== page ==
Women who undergo radiation therapy (RT) to treat childhood brain tumor are more likely to suffer long-term cognitive impairment compared to male survivors, reveals a new study. The findings of the study are published in the Journal of the International Neuropsychological Society.
"Some of the survivors are doing quite well, going on to graduate degrees or medical school, " said Tricia King, professor of psychology and neuroscience and senior author of the study.
"Others are quite devastated by the treatments. So, there's a huge range in outcomes, and we are trying to look at the various factors involved that may explain these differences."
Tanya Panwala, a lead author of the study, said the researchers focused on sex differences.
"That was something that was very understudied in the research," said Panwala, who recently graduated from Georgia State after working as an undergraduate researcher in King's lab.
The team recruited 45 adult survivors of posterior fossa childhood brain tumors and had them complete a series of standardized tests to measure intelligence, attention, working memory, and independent-living skills. Posterior fossa tumors, which are in or near the bottom of the skull, are the most common form of brain tumors in children, accounting for as much as 55 percent overall.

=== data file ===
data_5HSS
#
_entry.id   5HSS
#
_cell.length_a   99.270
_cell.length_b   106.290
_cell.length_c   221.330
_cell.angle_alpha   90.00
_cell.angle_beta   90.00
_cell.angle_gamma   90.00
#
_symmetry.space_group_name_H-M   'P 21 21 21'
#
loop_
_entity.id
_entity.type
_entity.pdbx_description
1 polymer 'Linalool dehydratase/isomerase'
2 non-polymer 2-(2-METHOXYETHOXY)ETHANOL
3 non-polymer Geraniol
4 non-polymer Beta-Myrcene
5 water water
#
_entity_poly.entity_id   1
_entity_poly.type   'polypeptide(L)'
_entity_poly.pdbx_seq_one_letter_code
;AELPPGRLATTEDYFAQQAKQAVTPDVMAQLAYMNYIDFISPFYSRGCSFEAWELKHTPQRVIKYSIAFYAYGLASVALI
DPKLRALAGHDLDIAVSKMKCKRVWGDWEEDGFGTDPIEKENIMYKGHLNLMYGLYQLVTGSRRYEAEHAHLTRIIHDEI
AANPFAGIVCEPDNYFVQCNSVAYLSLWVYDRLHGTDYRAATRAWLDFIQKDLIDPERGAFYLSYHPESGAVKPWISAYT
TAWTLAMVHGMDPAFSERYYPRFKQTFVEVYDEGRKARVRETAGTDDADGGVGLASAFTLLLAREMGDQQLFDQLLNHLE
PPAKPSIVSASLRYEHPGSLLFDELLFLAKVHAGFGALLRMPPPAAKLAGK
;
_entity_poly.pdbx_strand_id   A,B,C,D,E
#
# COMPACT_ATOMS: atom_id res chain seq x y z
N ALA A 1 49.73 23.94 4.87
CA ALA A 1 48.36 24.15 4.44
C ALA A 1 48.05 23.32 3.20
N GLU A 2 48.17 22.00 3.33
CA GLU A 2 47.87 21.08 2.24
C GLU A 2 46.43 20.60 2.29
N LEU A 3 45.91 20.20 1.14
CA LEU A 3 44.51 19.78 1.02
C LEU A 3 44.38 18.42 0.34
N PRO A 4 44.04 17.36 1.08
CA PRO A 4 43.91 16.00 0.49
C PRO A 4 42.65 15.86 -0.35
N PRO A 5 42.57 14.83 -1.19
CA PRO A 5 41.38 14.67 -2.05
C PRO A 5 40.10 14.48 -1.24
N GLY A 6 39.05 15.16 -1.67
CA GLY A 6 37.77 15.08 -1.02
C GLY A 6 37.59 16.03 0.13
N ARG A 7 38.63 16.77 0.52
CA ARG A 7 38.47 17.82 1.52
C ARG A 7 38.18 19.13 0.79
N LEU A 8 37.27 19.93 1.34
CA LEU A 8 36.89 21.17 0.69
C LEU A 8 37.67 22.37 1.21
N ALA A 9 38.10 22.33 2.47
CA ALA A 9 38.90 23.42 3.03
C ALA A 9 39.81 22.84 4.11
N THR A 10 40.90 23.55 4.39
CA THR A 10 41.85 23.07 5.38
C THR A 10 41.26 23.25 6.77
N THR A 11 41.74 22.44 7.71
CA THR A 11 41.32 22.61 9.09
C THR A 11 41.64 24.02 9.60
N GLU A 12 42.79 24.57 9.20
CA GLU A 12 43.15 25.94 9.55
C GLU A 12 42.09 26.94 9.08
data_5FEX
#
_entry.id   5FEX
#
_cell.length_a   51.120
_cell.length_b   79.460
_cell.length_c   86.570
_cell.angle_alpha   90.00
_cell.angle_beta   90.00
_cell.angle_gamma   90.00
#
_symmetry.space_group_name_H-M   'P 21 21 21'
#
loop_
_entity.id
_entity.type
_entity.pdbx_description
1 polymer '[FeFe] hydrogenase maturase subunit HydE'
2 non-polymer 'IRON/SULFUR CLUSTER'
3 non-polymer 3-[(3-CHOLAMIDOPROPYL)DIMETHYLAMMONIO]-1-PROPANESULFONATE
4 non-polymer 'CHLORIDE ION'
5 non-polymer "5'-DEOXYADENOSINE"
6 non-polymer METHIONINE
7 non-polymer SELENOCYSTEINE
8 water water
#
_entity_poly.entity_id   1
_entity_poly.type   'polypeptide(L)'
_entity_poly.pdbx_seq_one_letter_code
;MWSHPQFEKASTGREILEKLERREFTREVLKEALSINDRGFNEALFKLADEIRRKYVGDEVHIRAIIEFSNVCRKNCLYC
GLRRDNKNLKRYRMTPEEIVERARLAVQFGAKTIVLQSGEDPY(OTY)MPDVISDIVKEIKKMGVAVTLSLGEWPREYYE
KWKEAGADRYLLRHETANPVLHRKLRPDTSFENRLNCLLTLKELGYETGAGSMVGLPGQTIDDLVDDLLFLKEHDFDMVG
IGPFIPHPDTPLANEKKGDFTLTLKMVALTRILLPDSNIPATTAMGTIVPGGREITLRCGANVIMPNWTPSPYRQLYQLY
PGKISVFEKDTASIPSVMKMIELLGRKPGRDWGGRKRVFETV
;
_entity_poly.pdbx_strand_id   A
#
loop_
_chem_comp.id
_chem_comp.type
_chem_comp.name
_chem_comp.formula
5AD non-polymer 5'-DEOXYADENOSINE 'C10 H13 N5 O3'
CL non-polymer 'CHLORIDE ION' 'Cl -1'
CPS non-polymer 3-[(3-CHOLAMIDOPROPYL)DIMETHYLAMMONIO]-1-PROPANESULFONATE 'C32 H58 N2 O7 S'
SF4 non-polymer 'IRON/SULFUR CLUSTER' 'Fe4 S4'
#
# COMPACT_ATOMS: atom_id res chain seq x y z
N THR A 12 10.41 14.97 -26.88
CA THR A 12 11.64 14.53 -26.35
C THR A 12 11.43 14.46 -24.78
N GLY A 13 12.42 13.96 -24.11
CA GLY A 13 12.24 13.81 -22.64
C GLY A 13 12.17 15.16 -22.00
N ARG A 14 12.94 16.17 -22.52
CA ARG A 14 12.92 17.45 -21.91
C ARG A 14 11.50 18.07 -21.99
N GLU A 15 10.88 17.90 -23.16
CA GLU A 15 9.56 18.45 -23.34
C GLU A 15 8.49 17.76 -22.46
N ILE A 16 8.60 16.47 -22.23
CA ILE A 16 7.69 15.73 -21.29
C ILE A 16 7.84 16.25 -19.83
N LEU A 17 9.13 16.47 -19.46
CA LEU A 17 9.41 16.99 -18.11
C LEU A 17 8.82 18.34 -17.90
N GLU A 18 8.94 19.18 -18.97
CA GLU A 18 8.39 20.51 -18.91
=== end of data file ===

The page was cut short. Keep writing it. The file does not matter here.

The tests showed female survivors were more affected by radiation therapy than their male counterparts in basic life skills such as reading, memory, social interactions, self-care and cognitive processing speed.
"We found that females were more negatively affected by the life-saving radiation treatments than males," King said. "This showed up in their activities of daily living in the community. So, the more challenging, higher-order skills that people need to be contributing members of society is disrupted and more so for females that had radiation than the male survivors."
The research points to the need for future studies to investigate the mechanisms for these sex differences in order to personalize treatment plans best, King said.
"Because there are sex-specific differences in survivors, these get washed out when you just look at the group of tumor survivors as a whole," King said.
"To advance science, we areally need to look at these groups separately. There are lots of hypotheses of why that maybe, but we need to look at the biological factors that are making females more vulnerable to life-saving radiation treatment."